Traders are at their desks for the night, corporate lawyers are staffing a "rapid response" centre and the Bank of England is on high alert; Britain's financial sector is as ready as it can be for a referendum that may change the industry forever.
Traders are at their desks for the night, corporate lawyers are staffing a “rapid response” centre and the Bank of England is on high alert; Britain’s financial sector is as ready as it can be for a referendum that may change the industry forever.
An industry that employs 2.2 million people and earns the nation huge sums is divided over Thursday’s vote, in which Britons have been deciding whether their country should remain in the European Union or leave.
Those who want Britain to stay believe a vote for “Brexit” will have consequences for London’s financial centre that overshadow sterling’s ejection from the forerunner of the euro in 1992 and even the onset of the global crisis in 2008.
“This is the biggest vote in my lifetime. Black Wednesday and the impact of Lehman Brothers collapsing – these other big events don’t even compare in magnitude to this,” said Mark Boleat, Chairman of the City of London’s Policy and Resources Committee.
“We are just beginning to think through what will have to happen legally and it is massive, absolutely massive,” he told Reuters.
Already some effects are being felt. During the bitterly fought referendum campaign, Britain’s share of global financial deal-making has fallen to its lowest level on record, the pound has fluctuated and Brexit worries have helped to push European financial stocks to near four-year lows.
Polls have indicated a tight outcome when official results are announced some time after 0600 GMT on Friday. As with the voters, opinions are divided in the financial services business.
Several investment fund firms and brokers have pitched for a leave vote, arguing that this promises greater prosperity by refocusing trading links towards the faster growing economies of Asia and the United States.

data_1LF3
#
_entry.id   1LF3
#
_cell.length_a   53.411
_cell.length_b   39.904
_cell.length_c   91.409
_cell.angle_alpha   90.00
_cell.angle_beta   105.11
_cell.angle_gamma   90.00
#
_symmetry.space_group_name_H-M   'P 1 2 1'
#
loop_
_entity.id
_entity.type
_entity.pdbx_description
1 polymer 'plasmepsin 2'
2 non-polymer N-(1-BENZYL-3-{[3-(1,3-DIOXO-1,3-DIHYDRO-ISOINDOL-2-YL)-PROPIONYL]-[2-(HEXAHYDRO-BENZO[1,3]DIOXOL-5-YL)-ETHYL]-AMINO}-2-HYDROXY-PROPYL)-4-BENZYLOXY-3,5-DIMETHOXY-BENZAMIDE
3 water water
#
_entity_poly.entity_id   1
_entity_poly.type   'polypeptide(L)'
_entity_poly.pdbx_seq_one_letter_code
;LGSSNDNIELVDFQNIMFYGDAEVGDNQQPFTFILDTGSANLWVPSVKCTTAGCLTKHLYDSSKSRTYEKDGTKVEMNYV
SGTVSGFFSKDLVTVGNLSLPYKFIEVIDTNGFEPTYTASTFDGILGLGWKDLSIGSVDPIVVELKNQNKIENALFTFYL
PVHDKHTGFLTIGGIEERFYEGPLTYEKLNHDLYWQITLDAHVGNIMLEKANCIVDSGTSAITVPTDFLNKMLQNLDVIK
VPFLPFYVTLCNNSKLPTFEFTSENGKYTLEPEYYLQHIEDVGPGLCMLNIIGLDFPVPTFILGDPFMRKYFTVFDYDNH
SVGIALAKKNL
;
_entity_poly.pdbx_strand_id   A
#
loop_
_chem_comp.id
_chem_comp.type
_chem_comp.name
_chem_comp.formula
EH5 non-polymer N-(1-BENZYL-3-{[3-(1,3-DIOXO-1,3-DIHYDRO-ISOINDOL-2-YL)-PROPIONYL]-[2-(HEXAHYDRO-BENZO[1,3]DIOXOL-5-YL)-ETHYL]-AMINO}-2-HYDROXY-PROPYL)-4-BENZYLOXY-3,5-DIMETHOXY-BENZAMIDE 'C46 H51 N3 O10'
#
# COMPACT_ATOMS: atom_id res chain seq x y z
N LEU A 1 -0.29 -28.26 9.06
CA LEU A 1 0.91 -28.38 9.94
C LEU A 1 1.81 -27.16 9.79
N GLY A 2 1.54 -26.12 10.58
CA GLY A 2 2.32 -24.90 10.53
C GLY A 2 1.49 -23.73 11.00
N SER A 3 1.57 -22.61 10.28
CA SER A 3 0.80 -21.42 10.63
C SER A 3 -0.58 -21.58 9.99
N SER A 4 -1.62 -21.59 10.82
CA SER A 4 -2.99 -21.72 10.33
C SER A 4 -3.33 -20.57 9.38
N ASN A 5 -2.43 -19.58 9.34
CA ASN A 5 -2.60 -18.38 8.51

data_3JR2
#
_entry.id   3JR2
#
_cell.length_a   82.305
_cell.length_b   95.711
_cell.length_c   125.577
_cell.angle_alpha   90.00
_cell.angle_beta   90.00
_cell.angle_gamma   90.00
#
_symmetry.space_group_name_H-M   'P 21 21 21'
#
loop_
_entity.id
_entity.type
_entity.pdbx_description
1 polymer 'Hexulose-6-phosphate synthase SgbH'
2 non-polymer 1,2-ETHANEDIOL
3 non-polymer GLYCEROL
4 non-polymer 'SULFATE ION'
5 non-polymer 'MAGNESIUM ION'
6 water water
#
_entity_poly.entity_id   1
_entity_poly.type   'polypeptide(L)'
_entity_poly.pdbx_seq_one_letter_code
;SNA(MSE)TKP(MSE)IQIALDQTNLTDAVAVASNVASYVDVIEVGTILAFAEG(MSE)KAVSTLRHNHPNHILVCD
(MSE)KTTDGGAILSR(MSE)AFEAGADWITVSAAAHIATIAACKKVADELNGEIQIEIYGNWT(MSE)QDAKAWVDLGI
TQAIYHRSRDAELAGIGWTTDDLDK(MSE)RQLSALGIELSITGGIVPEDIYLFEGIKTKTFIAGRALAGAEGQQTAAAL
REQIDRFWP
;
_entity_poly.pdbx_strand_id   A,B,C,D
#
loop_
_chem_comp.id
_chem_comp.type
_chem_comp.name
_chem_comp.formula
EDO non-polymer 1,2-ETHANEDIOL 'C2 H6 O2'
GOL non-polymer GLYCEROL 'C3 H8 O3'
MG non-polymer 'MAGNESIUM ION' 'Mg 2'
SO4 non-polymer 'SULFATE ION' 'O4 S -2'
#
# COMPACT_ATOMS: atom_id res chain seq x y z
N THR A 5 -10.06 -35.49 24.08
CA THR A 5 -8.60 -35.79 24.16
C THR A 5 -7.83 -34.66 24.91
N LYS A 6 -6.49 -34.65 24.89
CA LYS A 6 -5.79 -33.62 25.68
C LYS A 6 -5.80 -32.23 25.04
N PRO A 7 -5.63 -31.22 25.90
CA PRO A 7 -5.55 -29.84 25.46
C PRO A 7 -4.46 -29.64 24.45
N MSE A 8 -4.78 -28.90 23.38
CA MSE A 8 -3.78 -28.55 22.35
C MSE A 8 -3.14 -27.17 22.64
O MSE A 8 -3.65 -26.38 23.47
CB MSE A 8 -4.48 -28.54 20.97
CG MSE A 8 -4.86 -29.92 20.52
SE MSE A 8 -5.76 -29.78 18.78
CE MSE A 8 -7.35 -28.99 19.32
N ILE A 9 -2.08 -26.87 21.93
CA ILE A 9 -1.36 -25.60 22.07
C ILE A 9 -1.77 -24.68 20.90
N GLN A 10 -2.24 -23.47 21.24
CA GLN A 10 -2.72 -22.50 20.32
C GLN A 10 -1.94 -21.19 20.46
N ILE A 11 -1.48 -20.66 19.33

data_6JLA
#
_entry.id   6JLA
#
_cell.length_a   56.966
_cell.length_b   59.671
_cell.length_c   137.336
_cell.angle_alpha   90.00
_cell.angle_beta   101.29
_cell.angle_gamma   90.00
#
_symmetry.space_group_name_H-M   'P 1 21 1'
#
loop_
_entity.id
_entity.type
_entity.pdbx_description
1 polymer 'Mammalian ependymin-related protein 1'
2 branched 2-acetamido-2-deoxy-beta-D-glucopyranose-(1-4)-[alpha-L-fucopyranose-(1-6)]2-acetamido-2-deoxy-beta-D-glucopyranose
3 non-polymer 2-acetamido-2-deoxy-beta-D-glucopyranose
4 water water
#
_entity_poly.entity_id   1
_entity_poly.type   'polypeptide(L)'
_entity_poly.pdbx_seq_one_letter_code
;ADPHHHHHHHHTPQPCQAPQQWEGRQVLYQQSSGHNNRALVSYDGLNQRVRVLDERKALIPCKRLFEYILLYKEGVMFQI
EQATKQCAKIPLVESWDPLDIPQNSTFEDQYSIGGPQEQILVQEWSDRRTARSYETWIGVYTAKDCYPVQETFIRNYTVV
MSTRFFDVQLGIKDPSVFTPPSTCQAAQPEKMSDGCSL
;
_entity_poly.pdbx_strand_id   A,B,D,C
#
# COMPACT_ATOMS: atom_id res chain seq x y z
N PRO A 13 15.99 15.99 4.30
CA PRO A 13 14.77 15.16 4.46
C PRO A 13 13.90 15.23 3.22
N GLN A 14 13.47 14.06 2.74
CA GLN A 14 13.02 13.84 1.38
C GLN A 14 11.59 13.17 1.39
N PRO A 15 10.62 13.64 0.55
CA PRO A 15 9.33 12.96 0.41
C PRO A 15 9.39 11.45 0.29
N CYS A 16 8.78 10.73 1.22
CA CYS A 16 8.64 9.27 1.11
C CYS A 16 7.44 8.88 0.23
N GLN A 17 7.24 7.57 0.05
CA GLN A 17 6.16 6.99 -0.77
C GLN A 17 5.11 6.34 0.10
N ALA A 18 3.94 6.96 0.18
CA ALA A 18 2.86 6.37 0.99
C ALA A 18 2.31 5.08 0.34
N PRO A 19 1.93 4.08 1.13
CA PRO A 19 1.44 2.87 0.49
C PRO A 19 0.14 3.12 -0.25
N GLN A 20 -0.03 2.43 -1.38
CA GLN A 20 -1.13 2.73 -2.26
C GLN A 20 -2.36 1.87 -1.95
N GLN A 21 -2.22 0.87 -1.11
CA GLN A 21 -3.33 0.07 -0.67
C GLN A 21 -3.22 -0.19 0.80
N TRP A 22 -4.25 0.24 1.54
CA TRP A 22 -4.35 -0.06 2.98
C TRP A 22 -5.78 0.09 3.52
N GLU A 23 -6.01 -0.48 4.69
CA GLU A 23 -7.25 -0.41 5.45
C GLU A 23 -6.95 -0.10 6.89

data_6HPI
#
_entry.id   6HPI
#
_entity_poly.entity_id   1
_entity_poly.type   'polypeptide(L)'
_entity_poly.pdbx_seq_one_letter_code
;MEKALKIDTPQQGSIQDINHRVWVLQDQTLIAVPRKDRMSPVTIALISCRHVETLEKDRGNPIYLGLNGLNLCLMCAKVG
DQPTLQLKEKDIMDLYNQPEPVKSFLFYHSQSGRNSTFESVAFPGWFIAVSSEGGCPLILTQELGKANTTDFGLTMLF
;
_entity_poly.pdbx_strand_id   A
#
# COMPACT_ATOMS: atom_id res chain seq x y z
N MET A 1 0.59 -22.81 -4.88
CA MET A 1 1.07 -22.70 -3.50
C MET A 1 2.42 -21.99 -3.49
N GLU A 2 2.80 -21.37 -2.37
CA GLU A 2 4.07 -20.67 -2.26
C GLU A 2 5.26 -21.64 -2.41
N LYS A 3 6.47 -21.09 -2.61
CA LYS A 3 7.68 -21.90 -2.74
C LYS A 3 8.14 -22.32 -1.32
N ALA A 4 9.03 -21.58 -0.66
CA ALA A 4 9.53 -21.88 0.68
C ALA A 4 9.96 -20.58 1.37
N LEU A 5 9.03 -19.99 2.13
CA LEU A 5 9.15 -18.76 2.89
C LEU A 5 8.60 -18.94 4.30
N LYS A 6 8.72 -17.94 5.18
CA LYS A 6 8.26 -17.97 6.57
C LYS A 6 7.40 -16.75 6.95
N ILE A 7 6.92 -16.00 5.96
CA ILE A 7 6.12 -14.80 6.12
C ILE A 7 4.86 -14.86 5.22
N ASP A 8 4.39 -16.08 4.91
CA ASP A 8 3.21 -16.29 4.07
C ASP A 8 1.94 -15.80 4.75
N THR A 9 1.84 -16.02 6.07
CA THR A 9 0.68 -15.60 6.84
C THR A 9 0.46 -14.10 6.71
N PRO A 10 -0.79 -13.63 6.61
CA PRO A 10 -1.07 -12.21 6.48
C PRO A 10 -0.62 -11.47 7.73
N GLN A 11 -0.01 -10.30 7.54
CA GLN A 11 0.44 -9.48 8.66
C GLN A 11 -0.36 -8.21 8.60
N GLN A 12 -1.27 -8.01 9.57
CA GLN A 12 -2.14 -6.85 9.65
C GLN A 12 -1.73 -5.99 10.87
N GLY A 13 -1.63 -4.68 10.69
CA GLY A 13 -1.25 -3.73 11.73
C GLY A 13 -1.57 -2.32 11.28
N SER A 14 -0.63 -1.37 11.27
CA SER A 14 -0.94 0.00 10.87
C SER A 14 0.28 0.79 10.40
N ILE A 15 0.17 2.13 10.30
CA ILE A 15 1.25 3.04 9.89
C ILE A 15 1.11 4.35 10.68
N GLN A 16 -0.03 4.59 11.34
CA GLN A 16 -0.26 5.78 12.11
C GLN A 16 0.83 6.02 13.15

They want the unravelling of years of EU-designed regulation which they say has stifled the ingenuity and productivity of the British financial sector.
But investment banks, many foreign-owned, have donated money and engaged in unprecedented lobbying efforts to keep Britain in the EU. Many fear ties with the world’s biggest free market will be severed, costing thousands of jobs and inflicting untold damage to London’s status as the premier European banking and trading centre.
In Canary Wharf, one of London’s two main financial districts, electronic advertising boards have been carrying ads urging people to “Vote Remain”.
Many financial firms and insurers rely on the EU’s ‘passporting’ regime to sell their services across the bloc while basing most of their staff and operations outside the euro zone in London.
European government officials have warned that British-based firms could lose their ‘passports’ if the country opts to leave, a move that would force them to shift some operations to the likes of Frankfurt, Paris or Dublin if they wanted to continue serving EU clients.
Just as the polling stations closed, hundreds of bankers, traders, hedge fund investors and wealth managers anticipating wild swings on the markets returned for the overnight shift, a rarity since the height of the 2008 financial crisis.